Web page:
Needless to say, Bangladeshi politics are far more complex than any other countries. Huge population in such a small piece of land turns it next to impossible to govern. The dimensions of problems within the structure are unprecedented. It is quite easy to put a comment on the governability staying far away of the podium, but it is thousand times difficult to run and control the administration and other apparatuses in Bangladesh. The only fact is enough to portray the impossibility of governability of the country and that is the density of population. The country is ranked the top amongst all countries in the world and virtually second to none! (approx. 1000 people live in per Km2 in BD which is almost three times more than the second positioned country – India!). Therefore, the buzz words relating to good governance and political and social stability working better in the other parts of the world is irrelevant in our context. We can only try to invent a new unorthodox mechanism to make the impossible a possible.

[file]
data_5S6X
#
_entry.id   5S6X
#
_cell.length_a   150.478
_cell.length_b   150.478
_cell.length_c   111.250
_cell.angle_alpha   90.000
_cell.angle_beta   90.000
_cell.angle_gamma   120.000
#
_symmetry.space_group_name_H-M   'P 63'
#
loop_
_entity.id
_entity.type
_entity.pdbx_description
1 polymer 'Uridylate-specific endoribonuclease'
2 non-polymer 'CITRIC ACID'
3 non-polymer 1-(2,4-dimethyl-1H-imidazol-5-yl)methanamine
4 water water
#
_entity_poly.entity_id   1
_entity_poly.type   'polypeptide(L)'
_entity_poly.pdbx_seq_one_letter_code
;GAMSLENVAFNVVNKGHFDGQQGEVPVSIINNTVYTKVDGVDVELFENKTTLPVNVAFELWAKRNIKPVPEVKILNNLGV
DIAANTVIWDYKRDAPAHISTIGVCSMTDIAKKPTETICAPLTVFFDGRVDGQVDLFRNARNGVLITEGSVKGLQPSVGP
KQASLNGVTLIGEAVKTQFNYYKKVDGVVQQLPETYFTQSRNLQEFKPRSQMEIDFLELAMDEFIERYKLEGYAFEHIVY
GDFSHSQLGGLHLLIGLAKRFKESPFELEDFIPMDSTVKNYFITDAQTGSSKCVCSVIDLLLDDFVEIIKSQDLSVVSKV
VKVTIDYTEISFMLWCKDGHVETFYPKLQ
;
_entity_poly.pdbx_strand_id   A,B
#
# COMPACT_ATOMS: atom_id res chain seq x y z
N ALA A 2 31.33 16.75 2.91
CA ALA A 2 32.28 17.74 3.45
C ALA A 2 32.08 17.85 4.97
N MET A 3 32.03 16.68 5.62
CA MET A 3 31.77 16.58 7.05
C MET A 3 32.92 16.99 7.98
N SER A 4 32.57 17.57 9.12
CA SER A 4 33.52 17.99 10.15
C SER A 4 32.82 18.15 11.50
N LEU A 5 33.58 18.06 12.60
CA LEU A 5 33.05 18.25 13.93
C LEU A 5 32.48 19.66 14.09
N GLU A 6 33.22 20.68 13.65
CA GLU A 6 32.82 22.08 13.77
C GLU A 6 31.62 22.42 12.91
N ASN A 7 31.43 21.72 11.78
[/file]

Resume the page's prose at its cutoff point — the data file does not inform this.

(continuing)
The other factor is quite fundamental. If democracy is a rule of demos where majority will pick and chose some people to rule others, our democracy is absolutely in the right direction no matter what the purists claim or whatsoever. Please go to the BBS statistics. Nearly 40 percent of our people live under the poverty line, which means they are living a life on a dollar per day. It is almost half of the population to whom one single meal is more important than the rest of the world. If you go back to the previous election results, parties won consecutive elections only having mandate of less than 40 percent people (near past exception: 2008 election). To them, freedom of speech, movement, free press, freedom of assembly, religion, equality of opportunity, right to information etc. all are but buzz words. Although these civil rights carry a great weigh given the liberal democratic values and constitutionalism, it can hardly entertain a country where a meal a day is more important to the most of its populace. One can argue that only for such reason, these rogued political parties, who show little respect to these democratic principles, are enjoying such strong footing and leverages in Bangladesh.